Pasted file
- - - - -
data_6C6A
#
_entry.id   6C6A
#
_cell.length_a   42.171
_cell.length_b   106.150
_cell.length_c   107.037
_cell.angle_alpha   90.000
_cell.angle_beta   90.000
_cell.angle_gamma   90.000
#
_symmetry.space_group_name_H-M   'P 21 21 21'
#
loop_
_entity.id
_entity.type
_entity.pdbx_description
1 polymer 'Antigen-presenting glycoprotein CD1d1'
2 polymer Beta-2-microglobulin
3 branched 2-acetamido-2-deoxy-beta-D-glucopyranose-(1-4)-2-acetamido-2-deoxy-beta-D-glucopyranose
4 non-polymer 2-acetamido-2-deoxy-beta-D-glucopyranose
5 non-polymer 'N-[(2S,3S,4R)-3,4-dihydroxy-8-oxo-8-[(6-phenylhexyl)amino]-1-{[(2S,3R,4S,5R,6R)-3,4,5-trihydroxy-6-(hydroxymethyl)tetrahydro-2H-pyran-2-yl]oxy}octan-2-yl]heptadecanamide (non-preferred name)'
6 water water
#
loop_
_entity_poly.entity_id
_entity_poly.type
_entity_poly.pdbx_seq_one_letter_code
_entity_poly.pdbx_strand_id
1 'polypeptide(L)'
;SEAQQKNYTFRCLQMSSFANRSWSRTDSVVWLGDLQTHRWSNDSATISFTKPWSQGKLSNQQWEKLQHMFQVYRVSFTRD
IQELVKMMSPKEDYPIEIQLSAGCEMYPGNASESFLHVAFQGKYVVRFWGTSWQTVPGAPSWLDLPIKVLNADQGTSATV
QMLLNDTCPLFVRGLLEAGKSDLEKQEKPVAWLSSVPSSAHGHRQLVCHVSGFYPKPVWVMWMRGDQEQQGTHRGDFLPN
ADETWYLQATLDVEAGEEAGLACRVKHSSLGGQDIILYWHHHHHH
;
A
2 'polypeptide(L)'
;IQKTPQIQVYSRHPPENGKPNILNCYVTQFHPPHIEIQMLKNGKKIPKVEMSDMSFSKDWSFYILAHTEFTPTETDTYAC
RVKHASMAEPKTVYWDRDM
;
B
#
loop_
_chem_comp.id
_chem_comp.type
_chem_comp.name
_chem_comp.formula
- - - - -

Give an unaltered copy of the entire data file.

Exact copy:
data_6C6A
#
_entry.id   6C6A
#
_cell.length_a   42.171
_cell.length_b   106.150
_cell.length_c   107.037
_cell.angle_alpha   90.000
_cell.angle_beta   90.000
_cell.angle_gamma   90.000
#
_symmetry.space_group_name_H-M   'P 21 21 21'
#
loop_
_entity.id
_entity.type
_entity.pdbx_description
1 polymer 'Antigen-presenting glycoprotein CD1d1'
2 polymer Beta-2-microglobulin
3 branched 2-acetamido-2-deoxy-beta-D-glucopyranose-(1-4)-2-acetamido-2-deoxy-beta-D-glucopyranose
4 non-polymer 2-acetamido-2-deoxy-beta-D-glucopyranose
5 non-polymer 'N-[(2S,3S,4R)-3,4-dihydroxy-8-oxo-8-[(6-phenylhexyl)amino]-1-{[(2S,3R,4S,5R,6R)-3,4,5-trihydroxy-6-(hydroxymethyl)tetrahydro-2H-pyran-2-yl]oxy}octan-2-yl]heptadecanamide (non-preferred name)'
6 water water
#
loop_
_entity_poly.entity_id
_entity_poly.type
_entity_poly.pdbx_seq_one_letter_code
_entity_poly.pdbx_strand_id
1 'polypeptide(L)'
;SEAQQKNYTFRCLQMSSFANRSWSRTDSVVWLGDLQTHRWSNDSATISFTKPWSQGKLSNQQWEKLQHMFQVYRVSFTRD
IQELVKMMSPKEDYPIEIQLSAGCEMYPGNASESFLHVAFQGKYVVRFWGTSWQTVPGAPSWLDLPIKVLNADQGTSATV
QMLLNDTCPLFVRGLLEAGKSDLEKQEKPVAWLSSVPSSAHGHRQLVCHVSGFYPKPVWVMWMRGDQEQQGTHRGDFLPN
ADETWYLQATLDVEAGEEAGLACRVKHSSLGGQDIILYWHHHHHH
;
A
2 'polypeptide(L)'
;IQKTPQIQVYSRHPPENGKPNILNCYVTQFHPPHIEIQMLKNGKKIPKVEMSDMSFSKDWSFYILAHTEFTPTETDTYAC
RVKHASMAEPKTVYWDRDM
;
B
#
loop_
_chem_comp.id
_chem_comp.type
_chem_comp.name
_chem_comp.formula